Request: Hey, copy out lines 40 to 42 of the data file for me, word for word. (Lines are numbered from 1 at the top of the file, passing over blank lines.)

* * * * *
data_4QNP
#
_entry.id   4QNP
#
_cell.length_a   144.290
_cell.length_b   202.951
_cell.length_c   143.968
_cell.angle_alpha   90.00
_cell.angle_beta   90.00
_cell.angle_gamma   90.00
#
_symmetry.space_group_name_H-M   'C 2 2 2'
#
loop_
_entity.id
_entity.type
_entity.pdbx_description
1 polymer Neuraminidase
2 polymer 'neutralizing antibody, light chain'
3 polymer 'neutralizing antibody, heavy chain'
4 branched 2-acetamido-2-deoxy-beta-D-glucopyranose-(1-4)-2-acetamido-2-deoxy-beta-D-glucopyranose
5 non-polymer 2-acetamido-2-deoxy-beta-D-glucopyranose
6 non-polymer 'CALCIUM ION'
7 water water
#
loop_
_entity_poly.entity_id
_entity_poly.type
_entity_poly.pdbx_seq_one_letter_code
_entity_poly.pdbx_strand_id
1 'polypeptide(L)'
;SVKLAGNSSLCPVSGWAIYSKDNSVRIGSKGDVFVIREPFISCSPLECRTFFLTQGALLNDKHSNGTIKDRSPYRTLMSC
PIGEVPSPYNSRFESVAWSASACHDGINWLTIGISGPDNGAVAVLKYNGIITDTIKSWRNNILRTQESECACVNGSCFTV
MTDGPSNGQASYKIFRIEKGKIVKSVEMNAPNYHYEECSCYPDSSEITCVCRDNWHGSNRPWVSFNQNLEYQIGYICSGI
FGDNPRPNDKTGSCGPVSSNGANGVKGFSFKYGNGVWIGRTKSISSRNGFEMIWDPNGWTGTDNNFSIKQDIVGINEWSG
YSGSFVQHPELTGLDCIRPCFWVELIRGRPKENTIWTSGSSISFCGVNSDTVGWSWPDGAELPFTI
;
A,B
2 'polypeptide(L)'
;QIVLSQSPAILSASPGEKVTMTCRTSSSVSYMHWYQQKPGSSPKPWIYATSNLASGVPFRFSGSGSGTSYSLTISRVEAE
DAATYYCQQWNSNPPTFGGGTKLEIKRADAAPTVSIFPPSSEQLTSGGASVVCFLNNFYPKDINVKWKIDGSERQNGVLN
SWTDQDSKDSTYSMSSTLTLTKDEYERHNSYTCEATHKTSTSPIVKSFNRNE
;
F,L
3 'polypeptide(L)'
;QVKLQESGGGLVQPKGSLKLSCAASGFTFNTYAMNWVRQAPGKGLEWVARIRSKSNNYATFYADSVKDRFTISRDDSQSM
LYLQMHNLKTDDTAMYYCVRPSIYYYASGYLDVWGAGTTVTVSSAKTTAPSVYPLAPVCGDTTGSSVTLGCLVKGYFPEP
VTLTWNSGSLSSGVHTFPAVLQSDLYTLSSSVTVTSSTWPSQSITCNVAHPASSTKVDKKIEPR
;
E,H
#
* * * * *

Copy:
;QIVLSQSPAILSASPGEKVTMTCRTSSSVSYMHWYQQKPGSSPKPWIYATSNLASGVPFRFSGSGSGTSYSLTISRVEAE
DAATYYCQQWNSNPPTFGGGTKLEIKRADAAPTVSIFPPSSEQLTSGGASVVCFLNNFYPKDINVKWKIDGSERQNGVLN
SWTDQDSKDSTYSMSSTLTLTKDEYERHNSYTCEATHKTSTSPIVKSFNRNE